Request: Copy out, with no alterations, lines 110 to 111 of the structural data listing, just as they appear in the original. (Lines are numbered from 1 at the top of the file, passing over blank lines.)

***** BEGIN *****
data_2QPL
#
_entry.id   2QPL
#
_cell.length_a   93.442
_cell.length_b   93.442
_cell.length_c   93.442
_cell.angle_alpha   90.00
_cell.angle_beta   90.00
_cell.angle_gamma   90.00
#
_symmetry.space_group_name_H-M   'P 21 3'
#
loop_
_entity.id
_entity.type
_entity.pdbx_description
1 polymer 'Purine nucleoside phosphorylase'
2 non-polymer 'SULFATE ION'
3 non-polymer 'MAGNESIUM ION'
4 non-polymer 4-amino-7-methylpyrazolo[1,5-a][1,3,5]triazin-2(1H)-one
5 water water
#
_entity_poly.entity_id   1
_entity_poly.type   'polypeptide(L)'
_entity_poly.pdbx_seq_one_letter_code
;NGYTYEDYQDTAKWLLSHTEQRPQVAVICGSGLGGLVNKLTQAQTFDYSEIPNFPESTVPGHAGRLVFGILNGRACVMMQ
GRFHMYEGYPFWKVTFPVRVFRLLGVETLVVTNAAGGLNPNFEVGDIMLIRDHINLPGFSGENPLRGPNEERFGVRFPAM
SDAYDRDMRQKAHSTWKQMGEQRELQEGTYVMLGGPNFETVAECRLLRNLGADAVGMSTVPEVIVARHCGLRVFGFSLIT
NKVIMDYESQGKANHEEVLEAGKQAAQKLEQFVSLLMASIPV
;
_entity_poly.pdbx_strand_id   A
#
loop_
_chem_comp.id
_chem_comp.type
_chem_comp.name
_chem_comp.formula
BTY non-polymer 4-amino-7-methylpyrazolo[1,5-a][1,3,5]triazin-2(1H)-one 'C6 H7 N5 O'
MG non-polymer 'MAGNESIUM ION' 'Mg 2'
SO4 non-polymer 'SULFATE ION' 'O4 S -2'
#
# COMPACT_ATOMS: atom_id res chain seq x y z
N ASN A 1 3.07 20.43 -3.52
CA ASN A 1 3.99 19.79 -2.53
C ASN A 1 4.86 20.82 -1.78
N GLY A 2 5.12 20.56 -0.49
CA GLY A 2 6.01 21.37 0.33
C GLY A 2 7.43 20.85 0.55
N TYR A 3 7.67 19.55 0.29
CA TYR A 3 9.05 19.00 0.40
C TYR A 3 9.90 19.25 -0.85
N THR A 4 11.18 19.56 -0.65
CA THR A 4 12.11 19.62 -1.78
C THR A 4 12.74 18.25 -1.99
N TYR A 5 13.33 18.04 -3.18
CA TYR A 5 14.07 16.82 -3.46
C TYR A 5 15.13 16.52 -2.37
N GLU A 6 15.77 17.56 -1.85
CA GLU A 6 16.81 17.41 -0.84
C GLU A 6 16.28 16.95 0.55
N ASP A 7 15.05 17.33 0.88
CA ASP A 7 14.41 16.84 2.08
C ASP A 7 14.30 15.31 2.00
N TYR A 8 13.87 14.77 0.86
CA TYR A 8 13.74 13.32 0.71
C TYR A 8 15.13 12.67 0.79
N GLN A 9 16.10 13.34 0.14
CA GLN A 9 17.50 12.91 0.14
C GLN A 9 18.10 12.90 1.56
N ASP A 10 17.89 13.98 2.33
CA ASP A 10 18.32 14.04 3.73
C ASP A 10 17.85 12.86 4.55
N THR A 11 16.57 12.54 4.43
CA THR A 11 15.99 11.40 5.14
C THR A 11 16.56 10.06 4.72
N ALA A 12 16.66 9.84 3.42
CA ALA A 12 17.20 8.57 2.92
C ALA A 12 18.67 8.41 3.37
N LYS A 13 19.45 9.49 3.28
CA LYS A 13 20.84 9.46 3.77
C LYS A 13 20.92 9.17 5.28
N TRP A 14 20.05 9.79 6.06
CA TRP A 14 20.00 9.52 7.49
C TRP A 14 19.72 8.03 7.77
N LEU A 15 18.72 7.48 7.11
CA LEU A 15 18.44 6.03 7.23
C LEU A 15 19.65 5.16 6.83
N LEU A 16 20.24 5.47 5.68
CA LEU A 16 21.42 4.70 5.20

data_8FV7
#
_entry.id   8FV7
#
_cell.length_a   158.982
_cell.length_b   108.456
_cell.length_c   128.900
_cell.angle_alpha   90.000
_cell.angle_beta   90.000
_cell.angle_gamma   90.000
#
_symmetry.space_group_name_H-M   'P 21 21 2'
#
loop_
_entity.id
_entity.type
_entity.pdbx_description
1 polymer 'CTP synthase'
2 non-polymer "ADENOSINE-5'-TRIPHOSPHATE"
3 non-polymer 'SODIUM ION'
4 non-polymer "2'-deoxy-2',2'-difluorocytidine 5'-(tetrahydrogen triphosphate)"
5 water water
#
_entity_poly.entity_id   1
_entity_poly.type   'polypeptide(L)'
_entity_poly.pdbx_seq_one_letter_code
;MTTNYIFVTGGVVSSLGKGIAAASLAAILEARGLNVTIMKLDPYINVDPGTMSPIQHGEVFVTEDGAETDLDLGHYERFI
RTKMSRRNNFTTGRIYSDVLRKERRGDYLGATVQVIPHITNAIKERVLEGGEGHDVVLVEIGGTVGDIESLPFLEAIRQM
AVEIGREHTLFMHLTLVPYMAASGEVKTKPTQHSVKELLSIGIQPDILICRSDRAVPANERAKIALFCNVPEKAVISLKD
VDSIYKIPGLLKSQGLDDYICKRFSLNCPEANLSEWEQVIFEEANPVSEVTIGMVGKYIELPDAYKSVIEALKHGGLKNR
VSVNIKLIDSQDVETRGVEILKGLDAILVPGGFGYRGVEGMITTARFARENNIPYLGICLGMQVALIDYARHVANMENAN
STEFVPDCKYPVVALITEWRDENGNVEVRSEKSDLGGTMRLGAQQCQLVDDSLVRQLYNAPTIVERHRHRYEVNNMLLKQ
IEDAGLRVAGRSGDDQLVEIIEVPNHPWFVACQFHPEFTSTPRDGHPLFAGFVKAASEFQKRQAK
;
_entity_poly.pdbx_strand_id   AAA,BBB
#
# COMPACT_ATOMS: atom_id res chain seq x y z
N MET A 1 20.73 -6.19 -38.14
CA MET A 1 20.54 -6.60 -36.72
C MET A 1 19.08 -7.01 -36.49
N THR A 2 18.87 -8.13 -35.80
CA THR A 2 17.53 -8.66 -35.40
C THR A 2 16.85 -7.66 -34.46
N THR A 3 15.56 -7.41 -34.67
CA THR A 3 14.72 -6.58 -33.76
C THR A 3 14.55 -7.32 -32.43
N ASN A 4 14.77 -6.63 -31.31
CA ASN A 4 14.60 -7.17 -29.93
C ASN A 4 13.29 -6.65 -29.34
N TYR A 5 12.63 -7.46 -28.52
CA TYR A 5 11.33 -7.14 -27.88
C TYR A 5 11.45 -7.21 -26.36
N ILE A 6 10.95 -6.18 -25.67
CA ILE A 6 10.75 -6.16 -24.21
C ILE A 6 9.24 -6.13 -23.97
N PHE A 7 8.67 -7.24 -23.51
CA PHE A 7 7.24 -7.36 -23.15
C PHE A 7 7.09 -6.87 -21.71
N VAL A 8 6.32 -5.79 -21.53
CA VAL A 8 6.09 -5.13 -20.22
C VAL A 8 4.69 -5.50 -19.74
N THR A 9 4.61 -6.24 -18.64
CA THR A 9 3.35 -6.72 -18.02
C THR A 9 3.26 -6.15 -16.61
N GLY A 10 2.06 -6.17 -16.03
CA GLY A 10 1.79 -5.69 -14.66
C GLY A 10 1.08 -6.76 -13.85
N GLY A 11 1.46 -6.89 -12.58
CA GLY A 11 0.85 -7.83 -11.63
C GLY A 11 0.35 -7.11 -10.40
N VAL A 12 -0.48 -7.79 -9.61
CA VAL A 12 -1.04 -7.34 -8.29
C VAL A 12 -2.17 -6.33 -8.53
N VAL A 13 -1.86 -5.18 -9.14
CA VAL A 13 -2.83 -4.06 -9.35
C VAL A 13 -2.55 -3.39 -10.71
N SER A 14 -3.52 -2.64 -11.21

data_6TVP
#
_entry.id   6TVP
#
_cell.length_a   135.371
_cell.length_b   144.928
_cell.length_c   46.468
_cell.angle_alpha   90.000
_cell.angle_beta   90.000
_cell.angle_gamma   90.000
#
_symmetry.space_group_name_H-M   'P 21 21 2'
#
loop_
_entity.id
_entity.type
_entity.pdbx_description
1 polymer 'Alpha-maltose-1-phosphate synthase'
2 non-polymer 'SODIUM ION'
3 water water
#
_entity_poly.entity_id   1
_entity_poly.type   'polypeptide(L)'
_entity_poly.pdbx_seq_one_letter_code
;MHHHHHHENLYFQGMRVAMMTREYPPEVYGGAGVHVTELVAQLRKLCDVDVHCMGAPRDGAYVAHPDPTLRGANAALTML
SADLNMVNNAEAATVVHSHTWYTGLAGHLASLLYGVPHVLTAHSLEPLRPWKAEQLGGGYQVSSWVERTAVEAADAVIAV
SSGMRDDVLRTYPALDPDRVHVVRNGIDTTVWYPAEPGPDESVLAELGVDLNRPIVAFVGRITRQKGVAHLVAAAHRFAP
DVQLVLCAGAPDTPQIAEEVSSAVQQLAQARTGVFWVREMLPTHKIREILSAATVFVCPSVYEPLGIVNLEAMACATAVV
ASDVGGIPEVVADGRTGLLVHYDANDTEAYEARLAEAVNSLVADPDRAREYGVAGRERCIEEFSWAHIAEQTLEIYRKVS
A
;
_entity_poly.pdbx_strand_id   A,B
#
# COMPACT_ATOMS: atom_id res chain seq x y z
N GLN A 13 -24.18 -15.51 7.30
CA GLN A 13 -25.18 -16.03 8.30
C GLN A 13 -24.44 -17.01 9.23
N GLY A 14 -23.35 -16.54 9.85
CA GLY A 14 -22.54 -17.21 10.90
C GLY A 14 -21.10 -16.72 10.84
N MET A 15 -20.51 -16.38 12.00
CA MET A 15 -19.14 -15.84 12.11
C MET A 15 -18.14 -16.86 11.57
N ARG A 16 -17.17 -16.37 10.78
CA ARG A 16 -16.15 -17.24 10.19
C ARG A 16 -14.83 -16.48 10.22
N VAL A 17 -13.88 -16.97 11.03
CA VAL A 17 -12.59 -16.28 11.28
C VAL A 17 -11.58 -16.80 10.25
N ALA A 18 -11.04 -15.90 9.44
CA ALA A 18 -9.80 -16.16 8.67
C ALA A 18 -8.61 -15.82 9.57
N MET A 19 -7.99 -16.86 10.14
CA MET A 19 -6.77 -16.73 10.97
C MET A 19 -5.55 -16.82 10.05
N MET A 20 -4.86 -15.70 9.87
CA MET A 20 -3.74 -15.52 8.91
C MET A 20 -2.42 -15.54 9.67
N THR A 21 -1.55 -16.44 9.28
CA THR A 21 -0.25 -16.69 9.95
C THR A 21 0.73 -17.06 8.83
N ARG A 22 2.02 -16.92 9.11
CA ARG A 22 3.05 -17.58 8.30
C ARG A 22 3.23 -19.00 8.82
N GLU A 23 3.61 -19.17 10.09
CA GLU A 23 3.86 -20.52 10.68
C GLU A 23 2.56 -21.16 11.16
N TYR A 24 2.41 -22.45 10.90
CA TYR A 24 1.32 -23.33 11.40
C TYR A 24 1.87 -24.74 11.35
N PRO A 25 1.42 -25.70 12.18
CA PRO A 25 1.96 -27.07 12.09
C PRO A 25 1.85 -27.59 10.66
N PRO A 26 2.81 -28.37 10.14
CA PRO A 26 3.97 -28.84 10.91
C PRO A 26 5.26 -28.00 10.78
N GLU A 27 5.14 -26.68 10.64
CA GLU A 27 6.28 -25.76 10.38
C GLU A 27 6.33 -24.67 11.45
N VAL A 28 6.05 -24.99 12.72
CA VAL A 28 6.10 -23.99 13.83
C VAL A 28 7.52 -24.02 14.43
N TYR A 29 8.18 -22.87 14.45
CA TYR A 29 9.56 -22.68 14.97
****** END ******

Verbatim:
3 non-polymer 'SODIUM ION'
4 non-polymer "2'-deoxy-2',2'-difluorocytidine 5'-(tetrahydrogen triphosphate)"